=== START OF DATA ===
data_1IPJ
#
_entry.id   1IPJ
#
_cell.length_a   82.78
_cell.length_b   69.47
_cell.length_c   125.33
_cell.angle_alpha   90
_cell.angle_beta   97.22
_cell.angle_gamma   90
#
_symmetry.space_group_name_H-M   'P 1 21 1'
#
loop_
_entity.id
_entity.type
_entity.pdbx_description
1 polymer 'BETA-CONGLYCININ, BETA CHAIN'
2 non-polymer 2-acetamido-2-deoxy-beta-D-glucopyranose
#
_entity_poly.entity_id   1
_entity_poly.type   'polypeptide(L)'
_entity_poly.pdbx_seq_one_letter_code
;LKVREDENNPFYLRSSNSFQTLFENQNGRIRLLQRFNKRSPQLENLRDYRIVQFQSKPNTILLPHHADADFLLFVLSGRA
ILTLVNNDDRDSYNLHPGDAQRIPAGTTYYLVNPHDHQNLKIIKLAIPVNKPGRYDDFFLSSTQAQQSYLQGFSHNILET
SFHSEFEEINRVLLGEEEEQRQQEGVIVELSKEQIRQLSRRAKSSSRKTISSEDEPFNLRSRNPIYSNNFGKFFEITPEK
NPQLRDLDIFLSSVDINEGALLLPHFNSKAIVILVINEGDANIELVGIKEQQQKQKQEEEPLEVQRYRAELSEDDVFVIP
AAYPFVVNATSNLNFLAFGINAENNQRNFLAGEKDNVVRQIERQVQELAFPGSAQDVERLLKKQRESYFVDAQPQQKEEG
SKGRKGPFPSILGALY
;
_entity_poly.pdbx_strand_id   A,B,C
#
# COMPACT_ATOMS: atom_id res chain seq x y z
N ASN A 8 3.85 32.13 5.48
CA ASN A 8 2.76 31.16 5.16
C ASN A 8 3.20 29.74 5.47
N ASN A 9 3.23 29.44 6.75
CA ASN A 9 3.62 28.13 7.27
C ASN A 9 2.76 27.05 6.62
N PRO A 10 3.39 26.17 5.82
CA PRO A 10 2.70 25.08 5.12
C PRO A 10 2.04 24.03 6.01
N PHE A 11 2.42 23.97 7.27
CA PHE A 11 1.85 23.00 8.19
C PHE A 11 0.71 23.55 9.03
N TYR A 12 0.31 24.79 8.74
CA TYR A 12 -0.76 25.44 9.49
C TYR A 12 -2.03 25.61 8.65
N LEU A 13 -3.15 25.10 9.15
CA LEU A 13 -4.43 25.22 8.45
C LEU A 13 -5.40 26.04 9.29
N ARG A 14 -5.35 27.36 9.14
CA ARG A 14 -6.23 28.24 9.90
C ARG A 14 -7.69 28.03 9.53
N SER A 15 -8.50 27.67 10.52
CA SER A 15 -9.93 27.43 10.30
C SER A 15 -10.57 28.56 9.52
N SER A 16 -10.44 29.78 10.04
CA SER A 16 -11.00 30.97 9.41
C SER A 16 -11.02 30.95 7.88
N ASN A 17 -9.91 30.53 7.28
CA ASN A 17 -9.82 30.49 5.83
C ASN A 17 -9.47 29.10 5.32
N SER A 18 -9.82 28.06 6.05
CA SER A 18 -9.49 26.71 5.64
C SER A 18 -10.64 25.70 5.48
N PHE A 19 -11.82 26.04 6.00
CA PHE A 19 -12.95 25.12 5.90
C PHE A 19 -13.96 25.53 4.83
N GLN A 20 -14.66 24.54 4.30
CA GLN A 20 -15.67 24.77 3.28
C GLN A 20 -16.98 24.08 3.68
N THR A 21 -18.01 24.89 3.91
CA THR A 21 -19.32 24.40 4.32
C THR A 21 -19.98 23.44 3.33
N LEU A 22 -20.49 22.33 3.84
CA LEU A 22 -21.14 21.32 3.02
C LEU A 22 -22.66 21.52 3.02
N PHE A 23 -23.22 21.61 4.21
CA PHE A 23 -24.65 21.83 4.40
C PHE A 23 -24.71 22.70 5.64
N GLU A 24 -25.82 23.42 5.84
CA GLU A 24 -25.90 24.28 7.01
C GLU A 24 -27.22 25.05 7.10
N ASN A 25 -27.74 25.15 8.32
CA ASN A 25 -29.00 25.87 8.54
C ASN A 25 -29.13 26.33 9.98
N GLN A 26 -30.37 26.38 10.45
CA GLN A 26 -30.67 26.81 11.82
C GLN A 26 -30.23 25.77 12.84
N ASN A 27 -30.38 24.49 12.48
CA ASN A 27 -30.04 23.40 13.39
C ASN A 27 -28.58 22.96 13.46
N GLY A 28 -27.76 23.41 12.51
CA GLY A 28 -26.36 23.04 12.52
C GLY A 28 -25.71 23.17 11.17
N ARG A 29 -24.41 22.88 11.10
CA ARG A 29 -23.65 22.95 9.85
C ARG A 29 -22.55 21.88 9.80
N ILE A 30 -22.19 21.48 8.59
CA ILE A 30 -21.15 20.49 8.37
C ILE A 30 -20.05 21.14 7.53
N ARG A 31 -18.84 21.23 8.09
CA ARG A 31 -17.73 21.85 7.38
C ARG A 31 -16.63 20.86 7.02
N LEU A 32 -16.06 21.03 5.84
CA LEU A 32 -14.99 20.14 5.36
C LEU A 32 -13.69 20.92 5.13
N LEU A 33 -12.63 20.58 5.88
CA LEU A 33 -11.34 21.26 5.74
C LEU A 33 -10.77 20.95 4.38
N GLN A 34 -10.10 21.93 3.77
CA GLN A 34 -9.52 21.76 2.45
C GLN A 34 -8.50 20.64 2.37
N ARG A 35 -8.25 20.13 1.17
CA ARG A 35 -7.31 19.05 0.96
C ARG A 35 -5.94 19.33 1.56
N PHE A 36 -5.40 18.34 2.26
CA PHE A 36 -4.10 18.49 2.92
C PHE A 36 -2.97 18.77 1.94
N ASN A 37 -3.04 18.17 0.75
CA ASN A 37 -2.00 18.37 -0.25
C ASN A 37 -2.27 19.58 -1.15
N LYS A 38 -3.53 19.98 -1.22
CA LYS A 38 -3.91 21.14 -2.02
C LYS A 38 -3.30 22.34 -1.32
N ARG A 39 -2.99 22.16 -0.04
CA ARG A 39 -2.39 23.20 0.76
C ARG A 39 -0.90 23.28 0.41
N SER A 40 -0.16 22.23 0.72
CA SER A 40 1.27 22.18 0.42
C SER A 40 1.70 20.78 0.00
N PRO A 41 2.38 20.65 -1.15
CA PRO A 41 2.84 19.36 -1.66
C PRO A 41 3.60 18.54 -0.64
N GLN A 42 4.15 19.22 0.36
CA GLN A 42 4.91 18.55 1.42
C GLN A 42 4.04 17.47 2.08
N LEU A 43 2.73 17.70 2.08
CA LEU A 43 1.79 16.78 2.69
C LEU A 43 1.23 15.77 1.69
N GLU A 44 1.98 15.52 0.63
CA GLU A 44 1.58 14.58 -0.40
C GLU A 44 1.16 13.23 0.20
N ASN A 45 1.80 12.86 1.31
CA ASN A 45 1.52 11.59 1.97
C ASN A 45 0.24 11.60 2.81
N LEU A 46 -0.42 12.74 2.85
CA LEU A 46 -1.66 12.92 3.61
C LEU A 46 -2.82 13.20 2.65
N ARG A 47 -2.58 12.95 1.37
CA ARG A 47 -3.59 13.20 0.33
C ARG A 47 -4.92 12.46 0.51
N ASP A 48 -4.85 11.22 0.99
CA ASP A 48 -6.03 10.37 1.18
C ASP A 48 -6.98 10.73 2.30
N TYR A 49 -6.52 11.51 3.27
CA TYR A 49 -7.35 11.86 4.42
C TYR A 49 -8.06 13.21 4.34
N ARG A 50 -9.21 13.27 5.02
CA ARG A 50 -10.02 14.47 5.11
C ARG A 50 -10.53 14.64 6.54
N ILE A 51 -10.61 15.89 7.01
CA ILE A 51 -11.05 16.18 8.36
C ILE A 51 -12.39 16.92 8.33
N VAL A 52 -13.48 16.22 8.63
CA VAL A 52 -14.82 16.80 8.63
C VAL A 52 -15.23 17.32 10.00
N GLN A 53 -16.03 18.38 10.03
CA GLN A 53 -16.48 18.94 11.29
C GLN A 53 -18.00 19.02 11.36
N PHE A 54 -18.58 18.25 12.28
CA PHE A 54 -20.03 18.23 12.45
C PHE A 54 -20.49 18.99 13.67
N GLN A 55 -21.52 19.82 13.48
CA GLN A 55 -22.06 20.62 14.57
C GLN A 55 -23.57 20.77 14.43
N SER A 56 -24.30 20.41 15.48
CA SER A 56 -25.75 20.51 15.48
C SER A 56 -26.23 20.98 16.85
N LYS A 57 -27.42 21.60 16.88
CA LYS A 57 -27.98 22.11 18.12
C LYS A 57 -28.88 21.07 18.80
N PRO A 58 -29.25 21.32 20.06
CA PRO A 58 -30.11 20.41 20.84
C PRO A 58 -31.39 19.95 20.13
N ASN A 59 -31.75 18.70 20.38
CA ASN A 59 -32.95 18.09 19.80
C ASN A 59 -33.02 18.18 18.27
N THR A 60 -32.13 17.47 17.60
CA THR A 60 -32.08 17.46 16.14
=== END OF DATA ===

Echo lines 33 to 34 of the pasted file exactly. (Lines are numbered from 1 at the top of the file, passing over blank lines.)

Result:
# COMPACT_ATOMS: atom_id res chain seq x y z
N ASN A 8 3.85 32.13 5.48